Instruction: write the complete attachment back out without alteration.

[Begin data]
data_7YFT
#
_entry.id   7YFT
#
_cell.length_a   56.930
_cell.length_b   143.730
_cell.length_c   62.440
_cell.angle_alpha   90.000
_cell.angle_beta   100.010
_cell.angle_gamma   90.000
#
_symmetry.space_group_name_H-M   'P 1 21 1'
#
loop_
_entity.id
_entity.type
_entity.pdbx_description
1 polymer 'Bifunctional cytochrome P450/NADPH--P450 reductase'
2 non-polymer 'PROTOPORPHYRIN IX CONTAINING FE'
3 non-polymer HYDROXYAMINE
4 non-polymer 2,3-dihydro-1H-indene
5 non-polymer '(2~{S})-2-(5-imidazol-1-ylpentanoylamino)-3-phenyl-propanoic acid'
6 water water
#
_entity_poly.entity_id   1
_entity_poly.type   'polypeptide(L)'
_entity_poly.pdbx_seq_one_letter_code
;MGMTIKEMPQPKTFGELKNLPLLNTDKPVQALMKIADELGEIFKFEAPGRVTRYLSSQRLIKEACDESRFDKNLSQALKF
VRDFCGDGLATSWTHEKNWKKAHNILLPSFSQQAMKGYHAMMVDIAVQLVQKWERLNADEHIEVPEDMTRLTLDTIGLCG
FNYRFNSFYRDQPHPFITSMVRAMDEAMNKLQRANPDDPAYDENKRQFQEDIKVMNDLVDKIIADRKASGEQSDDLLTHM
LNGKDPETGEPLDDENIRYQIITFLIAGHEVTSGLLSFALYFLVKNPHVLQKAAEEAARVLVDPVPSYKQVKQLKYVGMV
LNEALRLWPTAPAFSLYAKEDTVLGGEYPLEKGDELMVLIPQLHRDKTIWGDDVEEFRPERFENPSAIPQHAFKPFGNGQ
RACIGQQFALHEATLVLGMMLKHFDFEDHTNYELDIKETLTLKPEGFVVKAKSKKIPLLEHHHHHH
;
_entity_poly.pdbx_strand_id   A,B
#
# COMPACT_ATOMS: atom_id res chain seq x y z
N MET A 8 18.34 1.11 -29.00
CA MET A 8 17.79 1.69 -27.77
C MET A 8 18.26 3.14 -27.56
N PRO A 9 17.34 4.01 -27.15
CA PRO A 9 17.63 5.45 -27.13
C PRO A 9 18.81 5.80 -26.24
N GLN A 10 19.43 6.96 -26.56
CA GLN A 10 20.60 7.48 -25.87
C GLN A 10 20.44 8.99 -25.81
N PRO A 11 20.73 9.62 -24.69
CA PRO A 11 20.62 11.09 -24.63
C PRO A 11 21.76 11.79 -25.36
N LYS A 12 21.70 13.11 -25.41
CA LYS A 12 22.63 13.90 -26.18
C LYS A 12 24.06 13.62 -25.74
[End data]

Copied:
data_7YFT
#
_entry.id   7YFT
#
_cell.length_a   56.930
_cell.length_b   143.730
_cell.length_c   62.440
_cell.angle_alpha   90.000
_cell.angle_beta   100.010
_cell.angle_gamma   90.000
#
_symmetry.space_group_name_H-M   'P 1 21 1'
#
loop_
_entity.id
_entity.type
_entity.pdbx_description
1 polymer 'Bifunctional cytochrome P450/NADPH--P450 reductase'
2 non-polymer 'PROTOPORPHYRIN IX CONTAINING FE'
3 non-polymer HYDROXYAMINE
4 non-polymer 2,3-dihydro-1H-indene
5 non-polymer '(2~{S})-2-(5-imidazol-1-ylpentanoylamino)-3-phenyl-propanoic acid'
6 water water
#
_entity_poly.entity_id   1
_entity_poly.type   'polypeptide(L)'
_entity_poly.pdbx_seq_one_letter_code
;MGMTIKEMPQPKTFGELKNLPLLNTDKPVQALMKIADELGEIFKFEAPGRVTRYLSSQRLIKEACDESRFDKNLSQALKF
VRDFCGDGLATSWTHEKNWKKAHNILLPSFSQQAMKGYHAMMVDIAVQLVQKWERLNADEHIEVPEDMTRLTLDTIGLCG
FNYRFNSFYRDQPHPFITSMVRAMDEAMNKLQRANPDDPAYDENKRQFQEDIKVMNDLVDKIIADRKASGEQSDDLLTHM
LNGKDPETGEPLDDENIRYQIITFLIAGHEVTSGLLSFALYFLVKNPHVLQKAAEEAARVLVDPVPSYKQVKQLKYVGMV
LNEALRLWPTAPAFSLYAKEDTVLGGEYPLEKGDELMVLIPQLHRDKTIWGDDVEEFRPERFENPSAIPQHAFKPFGNGQ
RACIGQQFALHEATLVLGMMLKHFDFEDHTNYELDIKETLTLKPEGFVVKAKSKKIPLLEHHHHHH
;
_entity_poly.pdbx_strand_id   A,B
#
# COMPACT_ATOMS: atom_id res chain seq x y z
N MET A 8 18.34 1.11 -29.00
CA MET A 8 17.79 1.69 -27.77
C MET A 8 18.26 3.14 -27.56
N PRO A 9 17.34 4.01 -27.15
CA PRO A 9 17.63 5.45 -27.13
C PRO A 9 18.81 5.80 -26.24
N GLN A 10 19.43 6.96 -26.56
CA GLN A 10 20.60 7.48 -25.87
C GLN A 10 20.44 8.99 -25.81
N PRO A 11 20.73 9.62 -24.69
CA PRO A 11 20.62 11.09 -24.63
C PRO A 11 21.76 11.79 -25.36
N LYS A 12 21.70 13.11 -25.41
CA LYS A 12 22.63 13.90 -26.18
C LYS A 12 24.06 13.62 -25.74